1st and 2nd can't both have red because 3rd person would have immediately known he had a white headband. Therefore 1st and 2nd either both have white or have one red and one white. (Note: if 1st and 2nd both have white then the 3rd sees 2 white headbands, which is what everyone seems confused about...)

The only logical conclusion is that the first person has a white headband then. Why? Because if the first person had a red headband, the 2nd person would have immediately said that he himself had a white headband if the 3rd person didn't say anything. Since the 2nd person didn't say anything (due to there being a "quiet while" - long silence), the 1st person can conclude that the 2nd person isn't seeing a red headband, so the 1st person must have a white headband.

Obviously, if the 3rd person sees 2 white headbands, the 2nd person wouldn't see a red headband on the 1st person. I guess I really needed to point that out? ><



The 3rd wouldn't say anything in both situations: 1st and 2nd have white or read; 1st and 2nd both have white. Correct?
Now, how could someone assume that he has a read headband when it could also be white?
Your assumtion starts wrong from the beginning because you completely ignore the fact that they all 3 could have 3 white headbands, there is the kesy.
So, if they all would have white headbands how could they know what headband has each of them? It's impossible. Why? Because the 3rd wouldn't know what collor his heat is,
could be white or read ,so he will say nothing.
In your explication 1st assumes he has a red headband and because (according to your solution) he and the 2nd could have a read headband or a white headband (you skip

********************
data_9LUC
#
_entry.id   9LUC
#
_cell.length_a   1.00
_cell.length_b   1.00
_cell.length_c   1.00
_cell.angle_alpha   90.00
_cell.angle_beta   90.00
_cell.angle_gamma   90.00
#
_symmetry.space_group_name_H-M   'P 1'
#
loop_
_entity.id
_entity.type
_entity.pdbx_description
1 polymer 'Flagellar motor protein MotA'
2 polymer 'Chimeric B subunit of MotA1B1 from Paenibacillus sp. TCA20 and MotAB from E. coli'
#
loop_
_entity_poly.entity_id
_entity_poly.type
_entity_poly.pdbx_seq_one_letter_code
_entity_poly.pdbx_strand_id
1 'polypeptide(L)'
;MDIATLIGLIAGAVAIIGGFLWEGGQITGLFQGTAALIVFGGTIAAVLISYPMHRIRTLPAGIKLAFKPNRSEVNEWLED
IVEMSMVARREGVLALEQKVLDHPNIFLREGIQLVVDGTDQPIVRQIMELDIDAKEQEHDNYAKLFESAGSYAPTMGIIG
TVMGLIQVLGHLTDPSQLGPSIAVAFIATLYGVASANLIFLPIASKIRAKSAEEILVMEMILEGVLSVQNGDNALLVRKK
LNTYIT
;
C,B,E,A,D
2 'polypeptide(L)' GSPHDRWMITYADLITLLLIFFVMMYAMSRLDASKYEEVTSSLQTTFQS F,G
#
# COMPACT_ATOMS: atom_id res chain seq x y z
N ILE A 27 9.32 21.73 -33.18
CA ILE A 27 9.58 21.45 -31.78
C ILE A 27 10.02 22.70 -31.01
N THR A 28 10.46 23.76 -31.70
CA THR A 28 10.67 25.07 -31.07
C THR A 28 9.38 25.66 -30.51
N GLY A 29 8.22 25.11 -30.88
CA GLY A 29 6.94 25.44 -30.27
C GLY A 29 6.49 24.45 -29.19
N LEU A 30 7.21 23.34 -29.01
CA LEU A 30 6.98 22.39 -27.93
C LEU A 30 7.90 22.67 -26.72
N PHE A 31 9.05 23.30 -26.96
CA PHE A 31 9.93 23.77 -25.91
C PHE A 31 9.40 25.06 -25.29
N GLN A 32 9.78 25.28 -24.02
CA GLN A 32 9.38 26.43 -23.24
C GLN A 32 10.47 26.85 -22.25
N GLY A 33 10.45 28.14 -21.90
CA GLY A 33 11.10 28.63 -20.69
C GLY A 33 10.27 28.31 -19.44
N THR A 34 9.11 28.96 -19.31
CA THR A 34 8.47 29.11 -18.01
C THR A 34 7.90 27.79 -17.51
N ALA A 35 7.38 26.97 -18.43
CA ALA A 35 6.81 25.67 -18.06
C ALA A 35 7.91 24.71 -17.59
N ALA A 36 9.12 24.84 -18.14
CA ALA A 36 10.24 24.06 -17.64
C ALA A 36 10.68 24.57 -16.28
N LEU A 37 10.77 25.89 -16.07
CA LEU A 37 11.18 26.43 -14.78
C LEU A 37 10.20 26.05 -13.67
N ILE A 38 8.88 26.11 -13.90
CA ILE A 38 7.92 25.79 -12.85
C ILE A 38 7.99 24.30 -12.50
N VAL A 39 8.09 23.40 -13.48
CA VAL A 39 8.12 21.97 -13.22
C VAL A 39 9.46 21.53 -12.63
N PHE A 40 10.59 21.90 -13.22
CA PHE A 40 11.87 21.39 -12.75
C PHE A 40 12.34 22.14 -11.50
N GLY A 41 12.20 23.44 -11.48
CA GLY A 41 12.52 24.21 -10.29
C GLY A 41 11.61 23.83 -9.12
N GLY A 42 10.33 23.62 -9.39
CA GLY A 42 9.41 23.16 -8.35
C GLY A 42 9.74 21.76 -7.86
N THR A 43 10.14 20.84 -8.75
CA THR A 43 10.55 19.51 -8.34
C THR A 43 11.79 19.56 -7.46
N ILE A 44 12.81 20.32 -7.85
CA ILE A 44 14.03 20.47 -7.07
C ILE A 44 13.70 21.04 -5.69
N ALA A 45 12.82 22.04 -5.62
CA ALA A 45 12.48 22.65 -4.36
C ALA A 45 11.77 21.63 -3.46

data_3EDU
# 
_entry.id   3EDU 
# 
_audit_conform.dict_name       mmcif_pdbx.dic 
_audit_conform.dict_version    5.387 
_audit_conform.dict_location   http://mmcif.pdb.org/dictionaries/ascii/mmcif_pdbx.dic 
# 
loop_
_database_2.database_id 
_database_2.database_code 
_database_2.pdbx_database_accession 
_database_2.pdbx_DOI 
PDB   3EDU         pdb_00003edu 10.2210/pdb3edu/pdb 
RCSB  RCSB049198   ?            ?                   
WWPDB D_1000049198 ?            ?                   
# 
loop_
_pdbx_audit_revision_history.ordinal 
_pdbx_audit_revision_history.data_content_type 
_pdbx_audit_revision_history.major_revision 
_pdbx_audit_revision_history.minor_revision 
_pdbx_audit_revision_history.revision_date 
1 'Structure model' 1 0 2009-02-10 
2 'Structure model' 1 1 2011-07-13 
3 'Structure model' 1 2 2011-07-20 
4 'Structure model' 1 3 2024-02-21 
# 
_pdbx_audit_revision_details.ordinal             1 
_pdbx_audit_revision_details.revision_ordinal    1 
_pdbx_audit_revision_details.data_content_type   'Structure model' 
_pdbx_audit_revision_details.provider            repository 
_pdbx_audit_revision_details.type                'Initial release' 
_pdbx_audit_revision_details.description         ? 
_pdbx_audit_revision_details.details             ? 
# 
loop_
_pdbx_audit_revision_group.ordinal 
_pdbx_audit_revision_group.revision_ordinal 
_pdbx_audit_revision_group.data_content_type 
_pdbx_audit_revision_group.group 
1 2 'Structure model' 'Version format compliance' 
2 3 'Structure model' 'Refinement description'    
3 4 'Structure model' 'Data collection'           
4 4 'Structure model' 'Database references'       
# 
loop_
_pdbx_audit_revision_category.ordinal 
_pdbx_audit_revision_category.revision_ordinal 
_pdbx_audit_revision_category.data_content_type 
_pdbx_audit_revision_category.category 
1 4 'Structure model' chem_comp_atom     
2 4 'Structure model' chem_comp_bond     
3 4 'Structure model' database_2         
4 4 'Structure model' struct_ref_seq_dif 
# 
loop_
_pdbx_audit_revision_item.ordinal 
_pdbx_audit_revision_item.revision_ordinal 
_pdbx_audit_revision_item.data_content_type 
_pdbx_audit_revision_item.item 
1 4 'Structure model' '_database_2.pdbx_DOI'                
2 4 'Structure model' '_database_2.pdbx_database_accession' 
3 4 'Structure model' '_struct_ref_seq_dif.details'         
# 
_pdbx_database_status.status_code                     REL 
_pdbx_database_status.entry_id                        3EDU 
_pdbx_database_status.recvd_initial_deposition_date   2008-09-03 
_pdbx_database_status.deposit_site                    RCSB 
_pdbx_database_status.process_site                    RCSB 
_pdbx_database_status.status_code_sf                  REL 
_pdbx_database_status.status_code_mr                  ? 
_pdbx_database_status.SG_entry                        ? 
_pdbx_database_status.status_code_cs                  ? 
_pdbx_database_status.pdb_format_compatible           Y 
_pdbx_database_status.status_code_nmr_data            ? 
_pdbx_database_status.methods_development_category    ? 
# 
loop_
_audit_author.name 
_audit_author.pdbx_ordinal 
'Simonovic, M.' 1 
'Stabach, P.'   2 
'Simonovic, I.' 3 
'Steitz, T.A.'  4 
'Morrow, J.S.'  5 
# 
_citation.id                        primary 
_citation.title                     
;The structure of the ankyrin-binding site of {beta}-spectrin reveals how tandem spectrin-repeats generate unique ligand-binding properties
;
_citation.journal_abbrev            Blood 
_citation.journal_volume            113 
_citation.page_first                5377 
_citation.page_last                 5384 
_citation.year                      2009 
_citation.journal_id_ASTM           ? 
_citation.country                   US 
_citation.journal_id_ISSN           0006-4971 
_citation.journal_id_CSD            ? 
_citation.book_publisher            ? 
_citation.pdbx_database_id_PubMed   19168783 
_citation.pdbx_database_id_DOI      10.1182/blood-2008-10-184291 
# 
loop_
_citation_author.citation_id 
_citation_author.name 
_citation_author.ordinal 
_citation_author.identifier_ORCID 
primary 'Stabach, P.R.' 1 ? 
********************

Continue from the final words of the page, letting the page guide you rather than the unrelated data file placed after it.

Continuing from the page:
the fact that they could also they both white headbands) the 2nd do not say anything because he sees a white band on it's head (1st's), so, the 1st say"I have a white headband".
But your solution starts from a wrong assumtion because you skip the fact that both could also have white headbands which situation the 3rd can't also
say anything (or he could also have a RED headband on it's head, but he couldn't know that right?)
Again, when you make an assumtion don't take only 1 posibility, take it all and the posibilities THAT MATTERS are :
1. they all have white headbands
2. 1st, 2nd have white headbands and 3rd can have white headband or red headband
3. 1st and 2nd have both reds and this is the only one posibility and the solution my friend is the most simple from all: THE 3RD WILL SAY "I HAVE A WHITE HEADBAND".


Conclusion: you logic is wrong because the first 2 could have:
1. read and white
2. white abd read
3. white and white
Your solution would have been good if there wasn't possible the 3rd situation which you "skiped it".
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#58 killaklown

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Posted 07 April 2008 - 04:51 PM

If the open there eyes with the head bands on, they would know if its a light one or not, then they can say which one they have. Or they can take it off and look, doesnt have any punishment for that.

Edited by killaklown, 07 April 2008 - 04:52 PM.

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#59 katemonster

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Posted 10 April 2008 - 08:00 PM

I like this puzzle told better as three Wise Men trying to prove who's wisest or some such, as it makes it more clear what the solver's thinking process should be. As it is, it sounds like the answer ought to be, "Duh, the third guy sees that the only two red bands are on the guys in front of him, so he knows his is white!"
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#60 insidexraindrops

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Posted 12 April 2008 - 01:59 PM

Assuming that the first and second man had the same color headbands, then it could have been the third man to speak. However, if the first two men had different colored headbands then the third man would have remained silent (for he could not guess upon the fact that the headbands of the men in front of him). In this case, it was the second man to speak because by the third mans silence, the second man could assume that he had the opposite colored headband of the first man.

Voila! They're free. :)